mysqldump, is where we dump the entire prod database to a textfile. We use the --add-drop-table option because this essentially creates a script we'll run later; this option makes sure that script will erase old data before importing new data. Note that you need to supply the proper username and password for your production database. I specify the database name mydb_prod - you will need to change this to the name of your prod site's database. The textfile created by this command is actually a full script which will create tables and populate them with data.
The third line, starting with
mysql, is where we do that. Again, be sure and replace the italicized parts with the username, password, and database name you set up in step 1.
Finally I delete the dump file (
~/temp/prod-db); it's not needed anymore now that we have loaded it into mySQL.
Step 3 - Copy the web files
rm -rf ~/test
cp -R ~/public_html/. ~/test
Here I remove the test directory, then recreate it, and copy everything from ~/public_html into it. I remove the test directory and all contents because I may copy of the test site in there, and I don't want it to pollute my fresh new exact replica of my prod site.
Step 4 - Edit Settings
This starts the nano editor (or use whatever you like) and loads drupal's settings file. Here you will need to change two lines:
These lines are not together in the file. Set the database connection line, pointing to the test database you created in step one and populated in step 2. (in other words, you need to replace the words user, password, and mydb_test with information that's correct for your test database.) The base_url line sets the URL you will point your browser at to use the site. Save the changes.
Note: If you have previously upgraded your site from Drupal 6 to Drupal 7, the manner in which the database connection is specified in Drupal 7 has changed. What is more, the drupal 7 installer appends the new method at the end of settings.php rather than where it originally was following the instructions. The best remedy is to copy the content of default.settings.php (which has all the drupal 7 documentation) as settings.php and modify that accordingly. It's a good idea to do this on your production site, too.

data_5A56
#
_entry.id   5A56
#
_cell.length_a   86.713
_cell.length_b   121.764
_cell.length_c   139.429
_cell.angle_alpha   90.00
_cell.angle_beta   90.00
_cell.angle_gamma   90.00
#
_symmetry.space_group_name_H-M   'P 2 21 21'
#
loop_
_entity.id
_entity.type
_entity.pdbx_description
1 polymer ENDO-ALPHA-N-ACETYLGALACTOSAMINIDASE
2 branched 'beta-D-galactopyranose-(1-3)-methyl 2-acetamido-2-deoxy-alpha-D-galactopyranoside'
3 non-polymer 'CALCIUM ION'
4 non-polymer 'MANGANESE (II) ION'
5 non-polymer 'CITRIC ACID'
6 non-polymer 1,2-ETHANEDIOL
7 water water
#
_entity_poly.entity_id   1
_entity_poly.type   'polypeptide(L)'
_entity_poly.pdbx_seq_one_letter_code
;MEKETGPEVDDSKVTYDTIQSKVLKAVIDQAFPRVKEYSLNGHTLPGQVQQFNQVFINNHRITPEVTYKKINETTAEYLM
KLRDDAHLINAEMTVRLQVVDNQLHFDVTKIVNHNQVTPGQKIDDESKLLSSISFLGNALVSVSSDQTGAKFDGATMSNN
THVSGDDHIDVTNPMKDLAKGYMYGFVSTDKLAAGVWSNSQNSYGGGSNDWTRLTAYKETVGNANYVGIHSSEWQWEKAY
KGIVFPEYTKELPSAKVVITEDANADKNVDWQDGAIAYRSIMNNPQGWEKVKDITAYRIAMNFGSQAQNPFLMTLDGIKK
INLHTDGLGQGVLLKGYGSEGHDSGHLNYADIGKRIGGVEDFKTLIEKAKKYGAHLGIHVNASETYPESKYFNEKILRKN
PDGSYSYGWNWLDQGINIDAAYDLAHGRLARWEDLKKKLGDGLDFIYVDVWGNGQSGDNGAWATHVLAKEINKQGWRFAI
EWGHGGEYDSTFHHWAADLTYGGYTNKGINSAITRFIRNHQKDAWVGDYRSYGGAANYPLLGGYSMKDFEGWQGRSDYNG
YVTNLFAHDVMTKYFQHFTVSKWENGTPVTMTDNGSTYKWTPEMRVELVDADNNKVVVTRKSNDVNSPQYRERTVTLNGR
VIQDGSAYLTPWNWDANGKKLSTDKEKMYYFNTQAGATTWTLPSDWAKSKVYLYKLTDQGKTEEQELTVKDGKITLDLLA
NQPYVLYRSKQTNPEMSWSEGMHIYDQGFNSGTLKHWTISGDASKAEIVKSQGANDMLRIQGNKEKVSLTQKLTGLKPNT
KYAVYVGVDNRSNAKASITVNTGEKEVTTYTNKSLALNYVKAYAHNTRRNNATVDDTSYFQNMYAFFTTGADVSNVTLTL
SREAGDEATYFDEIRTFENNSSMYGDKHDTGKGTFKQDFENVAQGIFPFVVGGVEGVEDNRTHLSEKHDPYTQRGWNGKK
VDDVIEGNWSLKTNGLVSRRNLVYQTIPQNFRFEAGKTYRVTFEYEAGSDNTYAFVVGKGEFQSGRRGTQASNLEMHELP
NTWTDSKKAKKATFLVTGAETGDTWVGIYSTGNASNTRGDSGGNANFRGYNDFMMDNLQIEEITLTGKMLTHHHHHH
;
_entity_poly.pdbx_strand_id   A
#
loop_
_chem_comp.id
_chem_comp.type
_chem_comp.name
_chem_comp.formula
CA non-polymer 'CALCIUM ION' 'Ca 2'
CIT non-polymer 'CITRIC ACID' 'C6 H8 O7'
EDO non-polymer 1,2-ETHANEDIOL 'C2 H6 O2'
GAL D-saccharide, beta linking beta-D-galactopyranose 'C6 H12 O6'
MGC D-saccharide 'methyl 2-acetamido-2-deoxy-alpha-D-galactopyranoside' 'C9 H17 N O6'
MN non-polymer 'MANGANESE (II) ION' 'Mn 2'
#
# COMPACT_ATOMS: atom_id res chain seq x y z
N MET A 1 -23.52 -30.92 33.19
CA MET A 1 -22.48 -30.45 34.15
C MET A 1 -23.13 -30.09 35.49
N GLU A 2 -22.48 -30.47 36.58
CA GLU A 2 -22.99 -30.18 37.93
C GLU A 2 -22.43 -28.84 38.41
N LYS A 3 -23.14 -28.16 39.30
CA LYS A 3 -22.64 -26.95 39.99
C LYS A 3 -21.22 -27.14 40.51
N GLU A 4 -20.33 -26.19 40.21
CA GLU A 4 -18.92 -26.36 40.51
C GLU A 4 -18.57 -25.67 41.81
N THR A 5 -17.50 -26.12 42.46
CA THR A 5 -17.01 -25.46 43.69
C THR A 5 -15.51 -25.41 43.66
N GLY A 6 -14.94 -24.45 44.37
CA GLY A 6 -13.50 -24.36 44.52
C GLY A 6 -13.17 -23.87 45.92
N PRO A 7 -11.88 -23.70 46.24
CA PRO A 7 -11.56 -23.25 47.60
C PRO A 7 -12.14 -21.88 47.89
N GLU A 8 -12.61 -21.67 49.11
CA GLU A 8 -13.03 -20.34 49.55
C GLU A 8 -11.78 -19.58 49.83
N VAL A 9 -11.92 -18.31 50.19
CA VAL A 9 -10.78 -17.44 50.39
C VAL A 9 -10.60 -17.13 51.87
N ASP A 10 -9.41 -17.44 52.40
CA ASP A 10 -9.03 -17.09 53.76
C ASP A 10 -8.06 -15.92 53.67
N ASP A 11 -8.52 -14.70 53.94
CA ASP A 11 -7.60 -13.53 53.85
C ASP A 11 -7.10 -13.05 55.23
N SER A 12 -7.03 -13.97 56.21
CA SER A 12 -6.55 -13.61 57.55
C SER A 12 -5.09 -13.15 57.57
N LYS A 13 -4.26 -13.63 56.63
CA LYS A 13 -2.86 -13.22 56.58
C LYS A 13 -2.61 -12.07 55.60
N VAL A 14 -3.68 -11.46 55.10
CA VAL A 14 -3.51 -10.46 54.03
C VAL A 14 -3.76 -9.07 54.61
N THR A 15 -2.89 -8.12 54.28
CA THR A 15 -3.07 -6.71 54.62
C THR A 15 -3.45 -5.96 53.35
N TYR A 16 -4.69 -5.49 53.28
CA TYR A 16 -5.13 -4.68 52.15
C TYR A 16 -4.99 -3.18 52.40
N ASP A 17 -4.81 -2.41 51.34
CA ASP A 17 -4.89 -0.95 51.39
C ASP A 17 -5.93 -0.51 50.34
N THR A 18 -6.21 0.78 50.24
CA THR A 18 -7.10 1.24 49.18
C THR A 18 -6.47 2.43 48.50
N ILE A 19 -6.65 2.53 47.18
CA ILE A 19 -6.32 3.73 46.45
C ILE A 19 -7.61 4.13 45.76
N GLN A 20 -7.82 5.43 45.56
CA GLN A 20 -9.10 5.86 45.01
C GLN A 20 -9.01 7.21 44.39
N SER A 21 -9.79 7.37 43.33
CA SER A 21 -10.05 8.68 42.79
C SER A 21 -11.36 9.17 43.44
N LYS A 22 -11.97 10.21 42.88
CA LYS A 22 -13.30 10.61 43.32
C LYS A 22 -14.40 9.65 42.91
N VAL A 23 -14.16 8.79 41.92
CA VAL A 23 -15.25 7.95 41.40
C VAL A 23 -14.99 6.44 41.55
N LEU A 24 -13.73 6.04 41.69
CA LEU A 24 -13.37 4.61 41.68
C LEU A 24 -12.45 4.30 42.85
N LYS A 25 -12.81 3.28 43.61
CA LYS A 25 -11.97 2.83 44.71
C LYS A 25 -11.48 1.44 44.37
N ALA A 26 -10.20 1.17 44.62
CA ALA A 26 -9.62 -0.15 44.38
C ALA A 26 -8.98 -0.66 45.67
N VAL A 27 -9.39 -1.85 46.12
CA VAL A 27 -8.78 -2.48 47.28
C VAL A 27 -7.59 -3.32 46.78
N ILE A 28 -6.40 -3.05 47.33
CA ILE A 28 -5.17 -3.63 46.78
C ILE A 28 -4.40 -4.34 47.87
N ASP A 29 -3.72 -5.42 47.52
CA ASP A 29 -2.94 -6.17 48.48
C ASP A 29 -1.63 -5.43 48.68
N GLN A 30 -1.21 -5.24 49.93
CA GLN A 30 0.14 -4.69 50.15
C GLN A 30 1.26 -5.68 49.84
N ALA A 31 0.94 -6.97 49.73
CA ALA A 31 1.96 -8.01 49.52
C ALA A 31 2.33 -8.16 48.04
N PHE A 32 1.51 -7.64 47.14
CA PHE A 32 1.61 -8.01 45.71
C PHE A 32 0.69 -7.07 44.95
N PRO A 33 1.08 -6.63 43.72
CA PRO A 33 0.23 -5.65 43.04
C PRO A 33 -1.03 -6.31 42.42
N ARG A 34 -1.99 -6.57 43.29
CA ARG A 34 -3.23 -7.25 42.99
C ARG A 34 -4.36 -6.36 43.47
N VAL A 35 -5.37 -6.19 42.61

Now, in your web browser, navigate to the site - it should be working fine. But I also change the Name field at administer --> settings to TEST.example.com (all caps) so its easy for me to remember I am looking at the test site.
Step 5 - Make your changes
This is where you make you changes. Change settings, add/remove modules, muck with the code - it's up to you. Remember you are working in a copy of your site - one that users don't know about - so you don't have to worry that you are creating problems for the users.
Killes has written a very nice and very quick way of testing your site at node/11521
And if you don't like the changes, or if you mess up your test site
completely - no worries! Just re-do steps 2-4 to bring a new copy of your
production site and database into your test environment.
Step 6 - Promoting changes to production
Now that you have your test site the way you want it, you really have two choices.
Method 1: You can re-make all the same changes manually on your production site.
Method 2: You can basically migrate the test site into production, with a very brief outage for the users.
I usually use method 2, but have been known to do it both ways. To use method 2, I'm essentially doing everything mentioned above, but this time copying the test site into the production location. So I'll skip over it more quickly this time around:
mysqldump -uuser -ppassword --add-drop-table mydb_test > ~/temp/test-db
mysql -uuser -ppassword mydb_prod < ~/temp/test-db
rm -rf ~/temp/test-db
rm -rf ~/public_html/*
cp -R ~/test/. ~/public_html
nano ~/public_html/sites/default/settings.php(here you'll edit the db_url and base_url to the prod-site settings)
- Also be sure to open the prod site, navigate to administer // settings and change the name back to the way it should be for the prod site.
You should probably test your site again using the Killes method linked in step 5.
There are a couple of additional cleanup steps I do, once I know my site is in good shape:
rm -rf ~/test/*(just cleaning out test dir for next time)
rm ~/bash_history(because it has my database password in it)